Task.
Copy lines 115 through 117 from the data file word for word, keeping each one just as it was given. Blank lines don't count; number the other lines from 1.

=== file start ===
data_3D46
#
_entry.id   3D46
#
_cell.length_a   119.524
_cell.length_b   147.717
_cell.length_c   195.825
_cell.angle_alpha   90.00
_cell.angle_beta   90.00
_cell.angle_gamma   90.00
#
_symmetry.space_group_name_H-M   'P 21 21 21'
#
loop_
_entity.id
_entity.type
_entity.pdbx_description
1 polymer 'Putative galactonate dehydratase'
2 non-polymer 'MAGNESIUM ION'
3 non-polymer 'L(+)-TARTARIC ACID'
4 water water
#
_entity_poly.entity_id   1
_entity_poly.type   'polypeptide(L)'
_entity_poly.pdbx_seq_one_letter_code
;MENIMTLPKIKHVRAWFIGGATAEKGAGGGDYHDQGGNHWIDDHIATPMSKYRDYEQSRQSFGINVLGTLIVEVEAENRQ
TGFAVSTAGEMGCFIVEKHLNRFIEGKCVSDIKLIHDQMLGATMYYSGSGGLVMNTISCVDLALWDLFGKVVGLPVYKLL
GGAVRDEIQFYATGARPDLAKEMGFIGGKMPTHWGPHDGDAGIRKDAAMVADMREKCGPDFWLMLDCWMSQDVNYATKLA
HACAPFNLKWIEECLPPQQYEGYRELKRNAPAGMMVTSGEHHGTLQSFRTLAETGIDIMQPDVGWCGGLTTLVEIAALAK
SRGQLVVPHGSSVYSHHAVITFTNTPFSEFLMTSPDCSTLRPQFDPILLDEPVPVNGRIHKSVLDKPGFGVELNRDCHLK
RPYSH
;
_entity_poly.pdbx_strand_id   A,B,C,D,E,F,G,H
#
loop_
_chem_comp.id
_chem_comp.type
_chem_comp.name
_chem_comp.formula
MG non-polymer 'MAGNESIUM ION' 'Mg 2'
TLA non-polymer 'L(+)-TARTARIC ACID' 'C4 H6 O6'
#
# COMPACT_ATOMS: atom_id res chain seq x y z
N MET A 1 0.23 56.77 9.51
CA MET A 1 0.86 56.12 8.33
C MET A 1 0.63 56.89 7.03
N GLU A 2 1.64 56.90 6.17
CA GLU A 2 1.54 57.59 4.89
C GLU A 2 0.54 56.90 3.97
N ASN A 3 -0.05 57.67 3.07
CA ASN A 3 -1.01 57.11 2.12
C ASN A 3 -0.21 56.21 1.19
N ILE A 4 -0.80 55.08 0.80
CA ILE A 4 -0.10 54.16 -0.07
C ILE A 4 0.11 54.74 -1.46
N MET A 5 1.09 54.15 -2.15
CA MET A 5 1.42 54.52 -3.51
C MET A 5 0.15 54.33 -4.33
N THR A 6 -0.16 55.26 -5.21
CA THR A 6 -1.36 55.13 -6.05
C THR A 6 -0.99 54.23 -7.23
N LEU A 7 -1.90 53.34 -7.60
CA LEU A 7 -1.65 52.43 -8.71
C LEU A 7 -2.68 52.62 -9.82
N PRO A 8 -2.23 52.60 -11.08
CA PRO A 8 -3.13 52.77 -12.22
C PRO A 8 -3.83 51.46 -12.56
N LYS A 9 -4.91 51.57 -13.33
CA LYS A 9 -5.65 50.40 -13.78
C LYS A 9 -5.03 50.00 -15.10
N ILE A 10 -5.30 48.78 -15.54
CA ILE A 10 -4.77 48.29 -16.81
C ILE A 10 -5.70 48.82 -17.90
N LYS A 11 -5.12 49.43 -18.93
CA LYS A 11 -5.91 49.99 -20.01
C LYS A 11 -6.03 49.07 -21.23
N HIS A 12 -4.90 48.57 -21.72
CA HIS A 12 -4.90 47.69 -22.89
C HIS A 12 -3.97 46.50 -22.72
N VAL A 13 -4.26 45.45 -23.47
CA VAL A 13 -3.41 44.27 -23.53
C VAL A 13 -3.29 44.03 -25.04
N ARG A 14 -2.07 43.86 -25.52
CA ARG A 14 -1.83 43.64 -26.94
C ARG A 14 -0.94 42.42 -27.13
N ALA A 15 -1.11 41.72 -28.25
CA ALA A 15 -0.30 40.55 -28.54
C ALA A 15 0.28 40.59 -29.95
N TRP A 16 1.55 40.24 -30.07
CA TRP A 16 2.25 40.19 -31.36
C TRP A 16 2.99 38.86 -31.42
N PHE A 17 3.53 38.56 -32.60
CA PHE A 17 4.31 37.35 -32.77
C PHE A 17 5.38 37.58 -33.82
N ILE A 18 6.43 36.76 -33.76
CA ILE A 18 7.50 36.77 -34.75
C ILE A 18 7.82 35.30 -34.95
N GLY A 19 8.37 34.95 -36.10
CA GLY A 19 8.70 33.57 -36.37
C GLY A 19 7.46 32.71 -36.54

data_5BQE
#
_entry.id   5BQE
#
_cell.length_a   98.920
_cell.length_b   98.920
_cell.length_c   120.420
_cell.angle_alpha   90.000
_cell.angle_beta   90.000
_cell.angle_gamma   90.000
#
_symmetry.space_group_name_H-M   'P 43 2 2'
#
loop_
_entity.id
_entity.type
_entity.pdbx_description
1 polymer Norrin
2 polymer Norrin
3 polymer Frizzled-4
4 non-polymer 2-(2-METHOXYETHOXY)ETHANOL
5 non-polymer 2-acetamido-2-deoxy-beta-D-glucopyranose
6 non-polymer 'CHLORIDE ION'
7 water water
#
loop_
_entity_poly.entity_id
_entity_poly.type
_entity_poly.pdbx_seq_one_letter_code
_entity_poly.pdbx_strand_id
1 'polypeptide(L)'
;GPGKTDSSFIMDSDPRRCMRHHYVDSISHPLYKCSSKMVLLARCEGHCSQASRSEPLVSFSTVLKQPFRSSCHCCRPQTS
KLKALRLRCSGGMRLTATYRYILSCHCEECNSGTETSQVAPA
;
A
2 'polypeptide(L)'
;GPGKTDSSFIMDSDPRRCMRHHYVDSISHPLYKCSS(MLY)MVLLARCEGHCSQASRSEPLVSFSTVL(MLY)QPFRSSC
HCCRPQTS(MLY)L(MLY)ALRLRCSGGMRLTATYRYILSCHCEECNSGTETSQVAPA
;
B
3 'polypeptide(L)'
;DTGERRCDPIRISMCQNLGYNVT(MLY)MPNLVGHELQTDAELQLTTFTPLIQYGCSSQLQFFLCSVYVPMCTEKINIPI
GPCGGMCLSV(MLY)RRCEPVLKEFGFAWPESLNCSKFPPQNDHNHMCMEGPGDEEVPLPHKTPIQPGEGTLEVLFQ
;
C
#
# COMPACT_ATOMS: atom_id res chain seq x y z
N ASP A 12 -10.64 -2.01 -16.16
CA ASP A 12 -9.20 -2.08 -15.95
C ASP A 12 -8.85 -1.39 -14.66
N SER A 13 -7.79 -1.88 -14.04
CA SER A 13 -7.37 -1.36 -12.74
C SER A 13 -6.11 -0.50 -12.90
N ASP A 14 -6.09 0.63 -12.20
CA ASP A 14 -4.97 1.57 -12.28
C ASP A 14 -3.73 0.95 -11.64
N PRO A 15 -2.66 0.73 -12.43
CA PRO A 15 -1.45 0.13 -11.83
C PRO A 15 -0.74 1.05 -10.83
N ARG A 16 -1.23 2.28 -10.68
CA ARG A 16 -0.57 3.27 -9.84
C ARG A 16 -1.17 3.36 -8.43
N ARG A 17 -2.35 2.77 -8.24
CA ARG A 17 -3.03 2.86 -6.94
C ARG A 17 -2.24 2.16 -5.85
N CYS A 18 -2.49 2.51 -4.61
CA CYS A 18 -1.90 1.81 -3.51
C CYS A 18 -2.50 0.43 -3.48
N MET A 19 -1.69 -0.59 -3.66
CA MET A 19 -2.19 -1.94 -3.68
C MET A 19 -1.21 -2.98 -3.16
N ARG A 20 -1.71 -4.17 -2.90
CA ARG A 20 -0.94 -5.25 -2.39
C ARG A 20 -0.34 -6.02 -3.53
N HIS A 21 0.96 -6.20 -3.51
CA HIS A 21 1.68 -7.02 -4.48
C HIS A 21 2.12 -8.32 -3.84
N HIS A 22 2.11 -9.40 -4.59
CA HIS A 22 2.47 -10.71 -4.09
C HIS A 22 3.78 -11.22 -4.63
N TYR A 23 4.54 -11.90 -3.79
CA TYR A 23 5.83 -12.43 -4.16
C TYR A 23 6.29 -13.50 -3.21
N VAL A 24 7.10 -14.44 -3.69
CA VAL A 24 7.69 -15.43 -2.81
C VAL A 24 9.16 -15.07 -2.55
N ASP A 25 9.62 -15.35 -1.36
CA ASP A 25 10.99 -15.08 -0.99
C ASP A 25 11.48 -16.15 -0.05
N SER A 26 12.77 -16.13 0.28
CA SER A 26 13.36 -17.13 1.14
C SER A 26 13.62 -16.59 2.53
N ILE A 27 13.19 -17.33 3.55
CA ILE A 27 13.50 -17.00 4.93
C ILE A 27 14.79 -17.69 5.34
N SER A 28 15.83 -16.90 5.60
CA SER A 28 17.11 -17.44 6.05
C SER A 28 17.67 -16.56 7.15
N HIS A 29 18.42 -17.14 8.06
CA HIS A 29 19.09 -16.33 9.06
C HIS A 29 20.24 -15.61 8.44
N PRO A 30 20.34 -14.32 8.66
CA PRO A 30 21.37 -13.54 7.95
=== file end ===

_entity.id
_entity.type
_entity.pdbx_description